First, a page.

Recent sinkhole activity in Alabama has resulted in costly damage to highways and other structures, major pollution, and accidents. Sinkholes are divided into two categories defined as "induced" and "natural." Induced sinkholes are those related to man's activities whereas natural sinkholes are not. Induced sinkholes develop in a much shorter time-span than natural sinkholes. The development of both categories is dependent on some degree of solution of carbonate rocks. Induced sinkholes are divided into two types, those resulting from a decline in the water table due to ground-water withdrawals and those resulting from construction. It is estimated that more than 4,000 of these sinkholes, areas of subsidence, or related features have formed in Alabama since 1900. Almost all induced sinkholes occur where cavities developed in residual or other unconsolidated deposits overlying openings in carbonate rocks. Collapses forming new natural sinkholes in Alabama are rare and are comparable in size to induced sinkholes. Of the thousands of natural sinkholes on topographic maps, the earliest stage in their development is a matter of geologic and hydrologic history. The initial deformation of the land surface forming a new sinkhole can result from continuous solution of bedrock, a natural decline in the water table, or a combination of both. The first displacement in the land surface forming a natural sinkhole generally occurs in one of three ways. It occurs where roofs consisting of bedrock or of unconsolidated deposits collapse into an opening in bedrock progressively enlarged by solution. The collapse of cavities in unconsolidated deposits that have formed as a result of the downward migration of the deposits into underlying openings in bedrock is probably one of the more common modes of development. Slow subsidence resulting from solution of the upper surface of bedrock or the downward migration of unconsolidated deposits also form sinkholes in areas where the rate of subsidence exceeds the rate of deposition. Many sinkholes develop with little or no warning, others are preceded by the formation of recognizable features that can be observed on the ground and from the air. Photographs, and other remote sensing data, are useful in the location and evaluation of potential sinkhole problems along planned highway corrdors. They are also useful in the definition of potential sites of collapse where recognizable features are present. These features include sinkholes and other related openings, lineaments and other linear features or trends, water loss, and vegetative stress or anomalous vigor. This information coupled with that on geologic and topographic maps and from available water records allows an evaluation of potential highway corridors with a minimum of fieldwork. /Author/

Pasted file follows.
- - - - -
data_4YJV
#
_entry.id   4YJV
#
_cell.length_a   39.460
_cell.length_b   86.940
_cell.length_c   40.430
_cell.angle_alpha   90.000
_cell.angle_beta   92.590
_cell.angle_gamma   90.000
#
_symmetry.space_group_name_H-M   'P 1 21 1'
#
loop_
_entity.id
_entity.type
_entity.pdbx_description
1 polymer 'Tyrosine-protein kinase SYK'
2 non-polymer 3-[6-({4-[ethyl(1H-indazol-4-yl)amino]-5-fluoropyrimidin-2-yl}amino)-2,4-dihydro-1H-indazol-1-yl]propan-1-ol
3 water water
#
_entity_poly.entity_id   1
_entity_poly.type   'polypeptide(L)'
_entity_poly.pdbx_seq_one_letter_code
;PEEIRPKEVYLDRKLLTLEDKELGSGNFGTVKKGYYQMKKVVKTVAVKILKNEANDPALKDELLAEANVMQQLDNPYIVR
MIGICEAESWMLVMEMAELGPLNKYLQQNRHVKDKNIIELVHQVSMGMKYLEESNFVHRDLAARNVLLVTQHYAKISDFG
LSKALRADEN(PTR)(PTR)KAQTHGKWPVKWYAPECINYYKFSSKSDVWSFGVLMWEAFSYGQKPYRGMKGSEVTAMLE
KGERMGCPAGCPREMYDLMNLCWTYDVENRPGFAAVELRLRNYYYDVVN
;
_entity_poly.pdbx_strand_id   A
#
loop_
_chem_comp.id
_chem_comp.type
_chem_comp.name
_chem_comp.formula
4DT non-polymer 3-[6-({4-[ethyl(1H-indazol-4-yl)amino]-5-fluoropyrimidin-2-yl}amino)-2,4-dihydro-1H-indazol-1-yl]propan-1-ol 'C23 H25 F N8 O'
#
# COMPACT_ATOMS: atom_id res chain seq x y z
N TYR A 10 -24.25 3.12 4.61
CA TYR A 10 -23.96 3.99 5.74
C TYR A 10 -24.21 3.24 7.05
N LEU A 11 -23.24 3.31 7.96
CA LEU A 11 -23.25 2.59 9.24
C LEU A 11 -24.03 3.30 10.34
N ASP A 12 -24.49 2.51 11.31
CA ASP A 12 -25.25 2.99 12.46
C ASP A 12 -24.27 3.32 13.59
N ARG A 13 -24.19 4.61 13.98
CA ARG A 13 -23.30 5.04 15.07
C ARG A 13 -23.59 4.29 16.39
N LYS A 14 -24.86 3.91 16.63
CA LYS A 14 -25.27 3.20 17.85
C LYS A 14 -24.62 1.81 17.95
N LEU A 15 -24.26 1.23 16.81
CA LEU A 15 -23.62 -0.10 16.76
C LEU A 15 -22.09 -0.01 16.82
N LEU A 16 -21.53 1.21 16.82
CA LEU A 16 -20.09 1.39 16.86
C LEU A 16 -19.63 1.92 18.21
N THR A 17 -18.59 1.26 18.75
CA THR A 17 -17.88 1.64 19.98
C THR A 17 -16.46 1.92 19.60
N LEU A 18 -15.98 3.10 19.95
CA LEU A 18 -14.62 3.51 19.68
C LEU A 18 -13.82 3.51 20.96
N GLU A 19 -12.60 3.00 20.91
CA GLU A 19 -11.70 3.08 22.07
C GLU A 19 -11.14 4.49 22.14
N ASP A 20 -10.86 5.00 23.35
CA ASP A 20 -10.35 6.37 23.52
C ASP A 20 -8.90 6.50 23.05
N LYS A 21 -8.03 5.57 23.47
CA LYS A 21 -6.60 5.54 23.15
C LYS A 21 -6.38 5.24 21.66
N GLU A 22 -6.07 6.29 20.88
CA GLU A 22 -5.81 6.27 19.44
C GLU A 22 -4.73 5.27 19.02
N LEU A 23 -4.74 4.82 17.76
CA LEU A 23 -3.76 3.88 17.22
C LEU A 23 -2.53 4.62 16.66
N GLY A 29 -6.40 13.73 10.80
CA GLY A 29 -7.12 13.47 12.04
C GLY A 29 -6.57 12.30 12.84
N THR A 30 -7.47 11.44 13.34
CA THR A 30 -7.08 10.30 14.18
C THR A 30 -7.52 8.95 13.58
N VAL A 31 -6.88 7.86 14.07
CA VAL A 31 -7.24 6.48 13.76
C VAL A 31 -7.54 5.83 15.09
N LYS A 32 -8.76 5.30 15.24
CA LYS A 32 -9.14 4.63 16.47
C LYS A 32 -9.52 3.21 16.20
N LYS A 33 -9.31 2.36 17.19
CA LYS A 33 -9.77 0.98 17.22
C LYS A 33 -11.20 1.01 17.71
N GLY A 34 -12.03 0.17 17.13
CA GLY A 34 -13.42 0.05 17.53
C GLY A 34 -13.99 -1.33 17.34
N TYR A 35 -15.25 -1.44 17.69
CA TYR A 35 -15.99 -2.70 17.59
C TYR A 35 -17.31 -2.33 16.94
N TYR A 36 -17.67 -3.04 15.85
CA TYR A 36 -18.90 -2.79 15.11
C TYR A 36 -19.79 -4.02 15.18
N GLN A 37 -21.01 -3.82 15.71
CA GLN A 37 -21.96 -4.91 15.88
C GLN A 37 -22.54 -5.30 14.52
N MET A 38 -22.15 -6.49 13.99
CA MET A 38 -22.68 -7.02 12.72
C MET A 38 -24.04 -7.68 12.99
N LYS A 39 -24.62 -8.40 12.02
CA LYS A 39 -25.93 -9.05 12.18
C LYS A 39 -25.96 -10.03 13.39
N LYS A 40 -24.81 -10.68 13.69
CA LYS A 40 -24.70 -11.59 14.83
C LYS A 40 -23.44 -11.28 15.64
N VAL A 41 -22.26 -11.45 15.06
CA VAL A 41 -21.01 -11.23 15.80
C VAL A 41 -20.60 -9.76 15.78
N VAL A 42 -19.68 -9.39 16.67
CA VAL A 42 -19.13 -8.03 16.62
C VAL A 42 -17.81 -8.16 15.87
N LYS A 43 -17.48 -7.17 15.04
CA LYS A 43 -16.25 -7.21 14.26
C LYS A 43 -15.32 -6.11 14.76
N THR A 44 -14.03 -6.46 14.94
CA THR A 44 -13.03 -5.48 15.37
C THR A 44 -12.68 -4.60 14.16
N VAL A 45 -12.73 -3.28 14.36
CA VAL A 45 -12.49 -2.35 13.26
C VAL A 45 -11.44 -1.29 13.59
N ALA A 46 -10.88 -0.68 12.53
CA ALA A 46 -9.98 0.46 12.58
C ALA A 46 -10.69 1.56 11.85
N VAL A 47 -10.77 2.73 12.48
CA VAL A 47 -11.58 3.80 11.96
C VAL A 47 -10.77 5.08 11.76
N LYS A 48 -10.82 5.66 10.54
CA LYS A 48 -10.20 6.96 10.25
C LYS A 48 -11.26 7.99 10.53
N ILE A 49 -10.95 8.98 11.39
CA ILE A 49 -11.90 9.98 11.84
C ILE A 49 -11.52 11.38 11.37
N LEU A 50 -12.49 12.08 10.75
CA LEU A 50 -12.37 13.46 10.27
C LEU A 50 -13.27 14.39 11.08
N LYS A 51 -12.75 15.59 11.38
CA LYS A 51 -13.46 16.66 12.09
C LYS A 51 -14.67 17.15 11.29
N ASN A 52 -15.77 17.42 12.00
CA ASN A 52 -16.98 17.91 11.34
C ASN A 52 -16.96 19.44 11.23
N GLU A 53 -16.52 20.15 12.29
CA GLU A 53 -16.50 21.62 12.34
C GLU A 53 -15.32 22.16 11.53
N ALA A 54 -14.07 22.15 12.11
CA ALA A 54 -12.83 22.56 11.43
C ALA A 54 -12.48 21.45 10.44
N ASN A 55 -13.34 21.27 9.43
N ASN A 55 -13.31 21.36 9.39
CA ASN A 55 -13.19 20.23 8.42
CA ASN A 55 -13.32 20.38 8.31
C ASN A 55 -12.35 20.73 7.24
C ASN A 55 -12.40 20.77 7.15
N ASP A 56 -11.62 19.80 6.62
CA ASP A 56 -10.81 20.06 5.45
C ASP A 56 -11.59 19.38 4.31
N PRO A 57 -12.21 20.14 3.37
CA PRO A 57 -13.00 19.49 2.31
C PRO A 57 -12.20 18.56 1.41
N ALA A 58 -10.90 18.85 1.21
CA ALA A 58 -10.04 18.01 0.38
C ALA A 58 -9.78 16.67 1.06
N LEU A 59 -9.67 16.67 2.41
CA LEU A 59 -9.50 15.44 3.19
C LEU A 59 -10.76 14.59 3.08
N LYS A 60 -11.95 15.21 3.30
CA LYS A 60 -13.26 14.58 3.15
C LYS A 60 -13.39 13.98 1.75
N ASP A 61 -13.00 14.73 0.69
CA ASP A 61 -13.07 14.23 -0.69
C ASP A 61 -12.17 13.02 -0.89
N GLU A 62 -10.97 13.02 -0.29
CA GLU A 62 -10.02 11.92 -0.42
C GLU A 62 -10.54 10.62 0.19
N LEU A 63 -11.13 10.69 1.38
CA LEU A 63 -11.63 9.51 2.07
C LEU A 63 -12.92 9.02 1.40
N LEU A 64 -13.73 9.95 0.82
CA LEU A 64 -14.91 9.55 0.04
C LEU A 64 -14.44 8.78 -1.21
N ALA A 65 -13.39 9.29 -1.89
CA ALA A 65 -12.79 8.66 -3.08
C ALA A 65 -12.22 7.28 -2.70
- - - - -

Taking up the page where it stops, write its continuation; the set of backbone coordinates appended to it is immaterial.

• Corporate Authors:

    U.S. Geological Survey

    F Street Between 18th and 19th Street, NW
    Washington, DC    20244

    Alabama State Highway Department

    11 South Union Street
    Montgomery, AL  United States  36130

    Federal Highway Administration

    1200 New Jersey Avenue, SE
    Washington, DC  United States  20590
  • Authors:
    • Newton, J G
  • Publication Date: 1976-1

Media Info

  • Features: Figures; Photos; References; Tables;
  • Pagination: 83 p.

Subject/Index Terms

Filing Info

  • Accession Number: 00139257
  • Record Type: Publication
  • Report/Paper Numbers: HPR-76 Final Rpt., FHWA-RD-M-0305
  • Contract Numbers: 930-070
  • Created Date: Sep 4 1976 12:00AM